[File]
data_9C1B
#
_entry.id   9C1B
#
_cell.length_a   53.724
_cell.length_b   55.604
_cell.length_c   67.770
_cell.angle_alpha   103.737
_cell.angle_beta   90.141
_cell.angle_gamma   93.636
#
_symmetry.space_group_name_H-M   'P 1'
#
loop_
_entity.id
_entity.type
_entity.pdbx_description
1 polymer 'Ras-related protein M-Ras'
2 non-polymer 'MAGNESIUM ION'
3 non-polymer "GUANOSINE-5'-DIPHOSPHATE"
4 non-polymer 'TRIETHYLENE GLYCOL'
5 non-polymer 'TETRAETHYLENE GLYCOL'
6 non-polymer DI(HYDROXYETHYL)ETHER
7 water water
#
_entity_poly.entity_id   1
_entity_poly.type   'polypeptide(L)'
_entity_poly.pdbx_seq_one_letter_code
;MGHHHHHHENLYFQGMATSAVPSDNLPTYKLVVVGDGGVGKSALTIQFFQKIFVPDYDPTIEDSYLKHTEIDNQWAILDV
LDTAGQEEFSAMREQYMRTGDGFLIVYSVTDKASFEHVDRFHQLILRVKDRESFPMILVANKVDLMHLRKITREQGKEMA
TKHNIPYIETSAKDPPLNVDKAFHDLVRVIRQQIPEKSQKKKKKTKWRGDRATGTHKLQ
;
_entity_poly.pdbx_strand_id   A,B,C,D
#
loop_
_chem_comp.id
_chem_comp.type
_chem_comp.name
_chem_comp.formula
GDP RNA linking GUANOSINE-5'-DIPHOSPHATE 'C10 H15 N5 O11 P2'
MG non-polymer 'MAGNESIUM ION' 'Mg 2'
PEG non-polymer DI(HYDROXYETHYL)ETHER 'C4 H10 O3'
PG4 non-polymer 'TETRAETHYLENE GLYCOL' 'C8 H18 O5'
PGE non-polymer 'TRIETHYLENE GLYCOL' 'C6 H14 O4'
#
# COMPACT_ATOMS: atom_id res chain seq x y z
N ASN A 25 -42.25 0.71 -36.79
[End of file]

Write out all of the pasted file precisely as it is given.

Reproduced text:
data_9C1B
#
_entry.id   9C1B
#
_cell.length_a   53.724
_cell.length_b   55.604
_cell.length_c   67.770
_cell.angle_alpha   103.737
_cell.angle_beta   90.141
_cell.angle_gamma   93.636
#
_symmetry.space_group_name_H-M   'P 1'
#
loop_
_entity.id
_entity.type
_entity.pdbx_description
1 polymer 'Ras-related protein M-Ras'
2 non-polymer 'MAGNESIUM ION'
3 non-polymer "GUANOSINE-5'-DIPHOSPHATE"
4 non-polymer 'TRIETHYLENE GLYCOL'
5 non-polymer 'TETRAETHYLENE GLYCOL'
6 non-polymer DI(HYDROXYETHYL)ETHER
7 water water
#
_entity_poly.entity_id   1
_entity_poly.type   'polypeptide(L)'
_entity_poly.pdbx_seq_one_letter_code
;MGHHHHHHENLYFQGMATSAVPSDNLPTYKLVVVGDGGVGKSALTIQFFQKIFVPDYDPTIEDSYLKHTEIDNQWAILDV
LDTAGQEEFSAMREQYMRTGDGFLIVYSVTDKASFEHVDRFHQLILRVKDRESFPMILVANKVDLMHLRKITREQGKEMA
TKHNIPYIETSAKDPPLNVDKAFHDLVRVIRQQIPEKSQKKKKKTKWRGDRATGTHKLQ
;
_entity_poly.pdbx_strand_id   A,B,C,D
#
loop_
_chem_comp.id
_chem_comp.type
_chem_comp.name
_chem_comp.formula
GDP RNA linking GUANOSINE-5'-DIPHOSPHATE 'C10 H15 N5 O11 P2'
MG non-polymer 'MAGNESIUM ION' 'Mg 2'
PEG non-polymer DI(HYDROXYETHYL)ETHER 'C4 H10 O3'
PG4 non-polymer 'TETRAETHYLENE GLYCOL' 'C8 H18 O5'
PGE non-polymer 'TRIETHYLENE GLYCOL' 'C6 H14 O4'
#
# COMPACT_ATOMS: atom_id res chain seq x y z
N ASN A 25 -42.25 0.71 -36.79